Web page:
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Global health researchers have long known that Vitamin A deficiency—which is common in West African nations like Ghana—can lead to devastating health outcomes.
Lack of this essential vitamin is often linked to eye ulcers and blindness, along with a reduction in the body's ability to fight off infections. Wherever Vitamin A is wanting from the diet, cases of diarrhea and measles skyrocket and overall health statistics are grimmer.
Certain subsets of the population—namely pregnant women and young children—are the most at-risk. In Ghana, for instance, some 45 percent of children under six have dangerously low levels of Vitamin A, according to World Bank data.
Around the world, supplements and diet changes have long been proposed as a "simple" solution. But decades of efforts largely failed because impoverished farm families could not afford even modestly priced vitamin supplements, and were extremely reluctant to change their eating habits.
Enter a researcher from the Department of Molecular Biology and Biotechnology at Ghana's University of Cape Coast. Plant geneticist Samuel Acheampong believes the answer lies at the intersection of a popular crop with a breakthrough plant breeding technique.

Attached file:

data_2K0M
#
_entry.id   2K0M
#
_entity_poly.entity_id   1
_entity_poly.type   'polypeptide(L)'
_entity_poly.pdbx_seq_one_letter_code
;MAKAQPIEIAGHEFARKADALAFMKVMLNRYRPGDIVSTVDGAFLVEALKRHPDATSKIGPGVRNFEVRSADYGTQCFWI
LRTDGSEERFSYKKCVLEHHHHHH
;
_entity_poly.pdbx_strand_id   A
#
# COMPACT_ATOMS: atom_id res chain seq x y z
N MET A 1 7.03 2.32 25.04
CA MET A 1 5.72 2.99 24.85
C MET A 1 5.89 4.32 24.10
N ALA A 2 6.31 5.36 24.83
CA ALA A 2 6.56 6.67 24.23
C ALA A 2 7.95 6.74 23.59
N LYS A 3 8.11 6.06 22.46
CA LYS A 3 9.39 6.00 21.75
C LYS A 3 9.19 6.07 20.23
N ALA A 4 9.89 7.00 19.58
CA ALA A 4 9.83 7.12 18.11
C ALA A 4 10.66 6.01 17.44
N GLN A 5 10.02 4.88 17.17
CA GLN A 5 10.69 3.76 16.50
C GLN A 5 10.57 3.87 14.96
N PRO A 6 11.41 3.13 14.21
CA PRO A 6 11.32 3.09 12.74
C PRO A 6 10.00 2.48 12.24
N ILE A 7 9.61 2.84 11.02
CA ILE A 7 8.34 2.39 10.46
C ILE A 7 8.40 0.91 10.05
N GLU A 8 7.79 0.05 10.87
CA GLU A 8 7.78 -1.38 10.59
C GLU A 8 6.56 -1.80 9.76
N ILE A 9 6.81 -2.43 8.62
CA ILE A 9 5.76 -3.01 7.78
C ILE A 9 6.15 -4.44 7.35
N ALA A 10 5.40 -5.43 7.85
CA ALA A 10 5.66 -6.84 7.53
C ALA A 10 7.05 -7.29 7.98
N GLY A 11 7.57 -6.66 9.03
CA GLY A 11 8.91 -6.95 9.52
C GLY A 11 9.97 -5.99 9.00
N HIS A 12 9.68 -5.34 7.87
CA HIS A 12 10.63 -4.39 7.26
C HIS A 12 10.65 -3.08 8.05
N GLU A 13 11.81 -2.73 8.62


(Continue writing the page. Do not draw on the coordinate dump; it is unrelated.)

Acheampong is using CRISPR-Cas9 gene-editing technology to develop a sweet potato that will not only taste delicious, but deliver a desperately needed dose of Vitamin A, acting as a preventative medicine against blindness and infection.
He chose to work on the sweet potato because it's widely embraced in Ghana, easy to grow, and adaptable to different environmental conditions. His first goal is to increase the quantity of beta carotene in the plant. Human cells transform this substance into Vitamin A.
Vitamin A Sweet Potatoes
Lack of Vitamin A is often linked to eye ulcers and blindness, along with a reduction in the body's ability to fight off infections. Ghanaian researcher Samuel Acheampong hopes to increase the health of sweet potatoes with CRISPR.
Acheampong's method is to remove genes that produce an enzyme that converts beta carotene into other products—which will leave a higher beta carotene content in the crop.
At the same time, Acheampong is researching how to use CRISPR-Cas9 to accomplish another goal: to increase the flow of sugars throughout the sweet potato plant, with the goal of increasing overall yield.
It's early days for the Ghanaian scientist. He reckons it will take him about five years to complete his sweet potato research. That said, his work is enormously promising. If he succeeds in increasing both beta carotene content and crop yields, he will have lifechanging super plant on his hands, one that improves health, fights hunger, and helps farmers thrive.
In Ghana, gene-editing is being applied to solve real world problems—one sweet potato at a time.